I Slept There – A Photo Experiment

I had an idea before I left for a potential photo project that didn’t really pan out. I wanted to take a picture of where I woke up every day of the trip. I thought it could result in an amusing compilation to flip through, but I quickly realized two things: first, that remembering to take a picture and doing it well first thing in the morning is not a job made for me, a person who needs a mental pep talk to get out of bed before 10; second, that seeing feet and a dorm bed shot after shot would not be an interesting portrayal of my daily life, it would be flat out boring.

So I shifted gears and decided to just take pictures of some of the more interesting places I woke up. Now going back through what I have, most of these happen to be hammocks or transportation, with the occasional odd shot of a salt hotel, boat deck, or bamboo hut. I admit, it wasn’t as fully fleshed out as the Included Food project was, but it was just a secondary fun experiment so I’m posting it anyway. I think the abundance of hammocks in South America versus huts in Asia still accurately captures a part of my experience. Also of note are the hostel pods instead of plain bunk beds – they created at least a semblance of a private space, which was welcomed after so many 10 or more bed dorm rooms. Maybe this is why the capsule hotel in Tokyo felt so normal to me – in fact I enjoyed the tiny solo room – instead of claustrophobic like other people find them who haven’t spent almost a year in dorms. It is amazing the things you get used to being on the road for so long.

Here are some of the places I called “my bed” for at least a night.


Córdoba, or the Place I Stopped in Between Mendoza and Buenos Aires

Córdoba is a hit or miss city. For me, it was a miss. For lots of other people, it’s one of their favorites. The city itself isn’t all that bad, it just doesn’t have a lot to offer, so I think it depends more on how you’re experiencing it than the city itself.

I had two days and one night in Córdoba. It’s a small city but nice for pedestrians. I mainly just wandered around, stopping at a few cultural sites; I’d say my highlights were the Paseo del Bueno Pastor cultural center and the Iglesia del Sagrado Corazón. The Paseo was a good free option to get my art fix. It is a small exhibition hall with local contemporary art. I liked the photography exhibit that was on display; it was from a music festival that had been held in Córdoba, and the artist sometimes fused two shots together into one, creating some intriguing images. The Iglesia del Sagrado Corazón is one of the more unique churches I’ve ever been in. It is colorful but the colors are muted, almost like they’re under a sepia filter. It was possible to ascend a staircase by the altar and see the naive and aisles from above. This is a perspective I’ve never gotten before and I found it fascinating.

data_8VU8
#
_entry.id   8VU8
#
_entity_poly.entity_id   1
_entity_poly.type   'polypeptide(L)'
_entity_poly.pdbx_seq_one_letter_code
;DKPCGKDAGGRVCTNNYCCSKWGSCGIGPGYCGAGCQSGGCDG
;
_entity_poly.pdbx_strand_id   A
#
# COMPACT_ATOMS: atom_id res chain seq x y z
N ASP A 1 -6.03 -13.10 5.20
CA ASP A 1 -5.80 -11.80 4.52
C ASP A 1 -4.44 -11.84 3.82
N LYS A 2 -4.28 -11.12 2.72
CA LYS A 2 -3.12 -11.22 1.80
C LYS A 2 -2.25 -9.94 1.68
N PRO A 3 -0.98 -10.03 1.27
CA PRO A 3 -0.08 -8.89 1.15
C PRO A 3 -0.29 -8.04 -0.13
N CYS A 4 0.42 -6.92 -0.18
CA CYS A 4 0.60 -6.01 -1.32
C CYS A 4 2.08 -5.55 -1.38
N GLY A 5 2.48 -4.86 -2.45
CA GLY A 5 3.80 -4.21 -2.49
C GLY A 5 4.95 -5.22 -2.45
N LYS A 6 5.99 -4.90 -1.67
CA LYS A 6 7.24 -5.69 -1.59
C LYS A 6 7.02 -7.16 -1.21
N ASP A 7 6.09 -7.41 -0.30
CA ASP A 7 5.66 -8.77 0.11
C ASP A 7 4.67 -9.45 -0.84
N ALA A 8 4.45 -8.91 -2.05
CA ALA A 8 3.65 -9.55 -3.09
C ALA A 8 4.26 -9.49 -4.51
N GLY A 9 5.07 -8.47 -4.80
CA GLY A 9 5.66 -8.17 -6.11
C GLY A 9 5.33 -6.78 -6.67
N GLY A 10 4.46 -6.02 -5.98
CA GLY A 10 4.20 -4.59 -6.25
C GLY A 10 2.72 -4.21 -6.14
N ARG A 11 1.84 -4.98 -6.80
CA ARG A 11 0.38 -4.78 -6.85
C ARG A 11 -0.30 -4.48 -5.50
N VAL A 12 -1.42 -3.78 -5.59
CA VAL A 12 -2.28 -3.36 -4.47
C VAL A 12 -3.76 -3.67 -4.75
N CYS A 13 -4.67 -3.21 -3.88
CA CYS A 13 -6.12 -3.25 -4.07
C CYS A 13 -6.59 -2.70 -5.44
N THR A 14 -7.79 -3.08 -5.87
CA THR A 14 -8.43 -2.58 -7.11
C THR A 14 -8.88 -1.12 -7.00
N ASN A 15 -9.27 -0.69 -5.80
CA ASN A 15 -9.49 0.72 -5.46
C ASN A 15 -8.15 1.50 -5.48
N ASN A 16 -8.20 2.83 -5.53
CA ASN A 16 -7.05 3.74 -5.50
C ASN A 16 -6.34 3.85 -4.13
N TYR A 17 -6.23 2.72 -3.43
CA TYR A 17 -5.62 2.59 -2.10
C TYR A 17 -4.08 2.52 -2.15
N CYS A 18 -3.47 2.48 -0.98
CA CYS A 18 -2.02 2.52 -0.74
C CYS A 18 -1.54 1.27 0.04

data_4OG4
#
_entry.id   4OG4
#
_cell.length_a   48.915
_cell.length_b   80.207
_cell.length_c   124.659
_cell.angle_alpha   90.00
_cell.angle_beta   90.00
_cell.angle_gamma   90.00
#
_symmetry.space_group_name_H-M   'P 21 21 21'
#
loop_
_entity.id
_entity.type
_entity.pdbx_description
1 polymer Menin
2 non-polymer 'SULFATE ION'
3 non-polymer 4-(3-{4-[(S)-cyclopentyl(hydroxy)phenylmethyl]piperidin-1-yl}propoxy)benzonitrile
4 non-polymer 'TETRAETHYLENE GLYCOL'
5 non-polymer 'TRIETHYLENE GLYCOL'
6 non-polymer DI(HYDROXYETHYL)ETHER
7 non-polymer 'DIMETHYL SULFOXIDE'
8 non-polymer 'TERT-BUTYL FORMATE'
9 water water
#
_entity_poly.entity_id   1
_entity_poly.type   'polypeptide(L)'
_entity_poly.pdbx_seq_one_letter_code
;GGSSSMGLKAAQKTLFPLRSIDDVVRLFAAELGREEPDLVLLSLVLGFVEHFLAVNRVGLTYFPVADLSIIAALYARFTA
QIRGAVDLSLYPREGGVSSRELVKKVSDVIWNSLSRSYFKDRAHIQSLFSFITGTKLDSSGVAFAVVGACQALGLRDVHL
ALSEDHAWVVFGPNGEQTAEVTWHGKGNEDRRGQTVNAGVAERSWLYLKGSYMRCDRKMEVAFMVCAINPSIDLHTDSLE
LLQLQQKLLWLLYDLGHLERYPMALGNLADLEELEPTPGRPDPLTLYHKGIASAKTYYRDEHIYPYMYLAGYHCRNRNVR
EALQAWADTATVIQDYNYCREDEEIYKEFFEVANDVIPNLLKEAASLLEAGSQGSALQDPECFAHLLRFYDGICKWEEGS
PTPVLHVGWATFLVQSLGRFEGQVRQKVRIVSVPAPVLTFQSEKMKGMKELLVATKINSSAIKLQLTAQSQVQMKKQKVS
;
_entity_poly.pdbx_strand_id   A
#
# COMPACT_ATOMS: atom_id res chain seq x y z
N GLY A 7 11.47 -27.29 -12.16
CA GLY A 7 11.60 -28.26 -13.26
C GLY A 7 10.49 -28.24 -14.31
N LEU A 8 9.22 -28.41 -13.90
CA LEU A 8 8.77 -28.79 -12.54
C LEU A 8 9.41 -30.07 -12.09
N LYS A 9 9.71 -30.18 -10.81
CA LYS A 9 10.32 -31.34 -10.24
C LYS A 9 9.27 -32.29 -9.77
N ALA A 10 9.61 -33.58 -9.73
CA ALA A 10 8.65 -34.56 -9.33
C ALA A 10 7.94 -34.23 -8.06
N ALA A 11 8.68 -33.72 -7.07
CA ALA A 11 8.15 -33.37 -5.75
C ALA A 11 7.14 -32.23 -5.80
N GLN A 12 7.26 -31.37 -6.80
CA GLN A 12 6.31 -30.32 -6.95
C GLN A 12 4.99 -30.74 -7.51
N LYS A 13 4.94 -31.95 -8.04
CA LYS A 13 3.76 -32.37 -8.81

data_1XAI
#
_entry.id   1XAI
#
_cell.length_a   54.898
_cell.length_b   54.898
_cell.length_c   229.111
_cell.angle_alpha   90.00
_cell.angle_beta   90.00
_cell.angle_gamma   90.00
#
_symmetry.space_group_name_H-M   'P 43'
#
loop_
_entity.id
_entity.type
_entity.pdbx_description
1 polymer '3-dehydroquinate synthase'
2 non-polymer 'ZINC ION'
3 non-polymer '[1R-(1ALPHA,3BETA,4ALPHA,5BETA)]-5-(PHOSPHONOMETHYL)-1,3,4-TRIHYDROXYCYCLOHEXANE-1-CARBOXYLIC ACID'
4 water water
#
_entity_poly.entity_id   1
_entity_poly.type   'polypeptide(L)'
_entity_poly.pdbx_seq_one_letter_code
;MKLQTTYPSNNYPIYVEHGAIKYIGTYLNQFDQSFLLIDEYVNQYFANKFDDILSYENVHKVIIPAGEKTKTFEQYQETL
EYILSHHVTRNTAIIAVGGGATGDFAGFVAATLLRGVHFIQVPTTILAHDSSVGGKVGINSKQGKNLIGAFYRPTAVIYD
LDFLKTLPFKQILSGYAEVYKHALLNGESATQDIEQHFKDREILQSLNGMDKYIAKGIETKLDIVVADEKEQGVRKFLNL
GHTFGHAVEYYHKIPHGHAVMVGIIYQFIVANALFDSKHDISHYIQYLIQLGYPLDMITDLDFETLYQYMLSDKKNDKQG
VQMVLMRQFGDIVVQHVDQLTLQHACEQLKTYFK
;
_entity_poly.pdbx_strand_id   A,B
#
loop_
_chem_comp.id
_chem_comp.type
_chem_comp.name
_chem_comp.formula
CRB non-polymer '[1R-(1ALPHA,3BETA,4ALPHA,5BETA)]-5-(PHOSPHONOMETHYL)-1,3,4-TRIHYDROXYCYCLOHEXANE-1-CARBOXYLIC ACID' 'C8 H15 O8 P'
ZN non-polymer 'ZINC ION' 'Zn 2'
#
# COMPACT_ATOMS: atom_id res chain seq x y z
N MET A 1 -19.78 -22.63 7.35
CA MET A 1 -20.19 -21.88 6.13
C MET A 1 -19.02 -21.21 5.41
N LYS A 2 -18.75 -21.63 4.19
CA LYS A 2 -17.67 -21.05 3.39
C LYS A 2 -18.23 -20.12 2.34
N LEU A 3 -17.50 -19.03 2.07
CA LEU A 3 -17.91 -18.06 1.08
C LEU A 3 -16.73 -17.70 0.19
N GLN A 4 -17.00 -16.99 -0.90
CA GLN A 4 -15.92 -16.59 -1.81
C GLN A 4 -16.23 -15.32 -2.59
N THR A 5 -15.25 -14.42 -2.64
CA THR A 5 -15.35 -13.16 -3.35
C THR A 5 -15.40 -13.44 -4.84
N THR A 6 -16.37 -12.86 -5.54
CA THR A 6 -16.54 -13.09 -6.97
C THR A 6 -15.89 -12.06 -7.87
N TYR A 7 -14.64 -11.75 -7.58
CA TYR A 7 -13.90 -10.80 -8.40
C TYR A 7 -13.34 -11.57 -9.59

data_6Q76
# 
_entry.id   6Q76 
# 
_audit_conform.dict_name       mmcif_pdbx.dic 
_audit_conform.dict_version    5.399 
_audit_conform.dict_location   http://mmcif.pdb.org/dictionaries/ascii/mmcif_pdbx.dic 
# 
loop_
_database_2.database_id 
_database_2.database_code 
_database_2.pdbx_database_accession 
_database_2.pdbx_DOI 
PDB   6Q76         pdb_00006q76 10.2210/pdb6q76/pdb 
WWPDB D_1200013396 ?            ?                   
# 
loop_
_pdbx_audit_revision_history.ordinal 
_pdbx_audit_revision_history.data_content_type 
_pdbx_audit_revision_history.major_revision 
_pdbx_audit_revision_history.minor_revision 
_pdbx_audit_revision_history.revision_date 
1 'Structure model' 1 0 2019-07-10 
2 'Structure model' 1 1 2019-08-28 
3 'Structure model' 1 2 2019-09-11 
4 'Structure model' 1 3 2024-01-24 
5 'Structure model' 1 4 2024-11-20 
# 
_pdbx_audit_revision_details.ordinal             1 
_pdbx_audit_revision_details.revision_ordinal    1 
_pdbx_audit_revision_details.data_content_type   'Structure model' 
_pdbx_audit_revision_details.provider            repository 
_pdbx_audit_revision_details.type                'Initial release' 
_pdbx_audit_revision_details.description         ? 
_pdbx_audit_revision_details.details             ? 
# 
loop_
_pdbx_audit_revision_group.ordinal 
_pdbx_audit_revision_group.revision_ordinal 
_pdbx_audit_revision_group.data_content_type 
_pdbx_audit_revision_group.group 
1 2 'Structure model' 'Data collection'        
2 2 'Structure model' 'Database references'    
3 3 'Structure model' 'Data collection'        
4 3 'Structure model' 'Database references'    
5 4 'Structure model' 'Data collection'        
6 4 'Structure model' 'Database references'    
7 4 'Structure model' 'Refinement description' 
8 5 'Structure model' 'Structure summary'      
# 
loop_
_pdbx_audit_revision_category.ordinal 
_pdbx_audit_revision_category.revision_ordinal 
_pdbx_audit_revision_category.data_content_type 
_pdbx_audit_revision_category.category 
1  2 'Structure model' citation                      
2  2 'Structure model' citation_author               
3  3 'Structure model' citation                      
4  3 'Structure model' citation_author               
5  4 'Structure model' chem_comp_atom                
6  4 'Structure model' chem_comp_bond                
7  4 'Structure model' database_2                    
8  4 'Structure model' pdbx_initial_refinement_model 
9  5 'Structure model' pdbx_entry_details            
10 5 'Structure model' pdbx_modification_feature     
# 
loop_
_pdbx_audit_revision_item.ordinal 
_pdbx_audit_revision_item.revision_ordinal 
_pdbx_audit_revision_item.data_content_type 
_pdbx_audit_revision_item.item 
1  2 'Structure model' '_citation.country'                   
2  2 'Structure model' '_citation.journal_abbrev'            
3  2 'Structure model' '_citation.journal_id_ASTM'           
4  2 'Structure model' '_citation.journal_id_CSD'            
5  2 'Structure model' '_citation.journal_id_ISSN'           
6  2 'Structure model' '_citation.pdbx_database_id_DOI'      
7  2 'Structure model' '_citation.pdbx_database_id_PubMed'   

I think what I enjoyed most though was my time in parks. First a small park, Paseo del Bicentenario, near the modern art museum had a public art installation commemorating the bicentennial of Córdoba, with rings of varying sizes and colors for each year. Of course I had to take a picture with the 1987 ring. From here it was an easy walk to the main big park in Córdoba, Parque Sarmiento. It was a sunny day so I sat by the lake for a while reading up on Buenos Aires, then moseyed around, taking a break to swing on a swing set (because as an adult how often do you just play on a swing set for a bit?), then read my book for a while near a fountain. It was quite lovely really.

Outside of these highlights, I just walked around a lot, had lunch outside (where I reflected on my time in South America), and wrote a handful of blog posts on my hostel roof. What I didn’t experience was the apparently awesome nightlife of this university town. My hostel was pretty quiet the one night I was there, and after the abundance of wine in Mendoza and the upcoming insanity of Buenos Aires nightlife I wasn’t exactly in a rush to find something to do.

In all honesty, my “miss” rating of Córdoba can be attributed to unfair timing. I’d been jumping around so much since Rio that I was just anxious to get to Buenos Aires and stay put for two weeks. Unfortunately this made Córdoba more of an obstacle than an enjoyable stop. But looking back at my visit there, it wasn’t all bad. It was a calm midpoint that broke up two overnight bus rides, and in that way it served its purpose for me.

Leaving Córdoba I took my last overnight bus. I finally treated myself and sprung for cama, meaning larger seats with more leg room and recline (and again in the front row of the top). I settled into my big seat, excited to finally experience the luxury of cama. It was one of the worst rides, I was so disappointed. I could barely sleep, it was freezing, there was a weird humming noise, and even though the seat next to me was empty I couldn’t move the arm rests so laying across both like I had the previous ride wasn’t possible. I suppose you could say it was fitting that my last night bus was not great, but at least I could say that I was done with overnight bus rides in South America.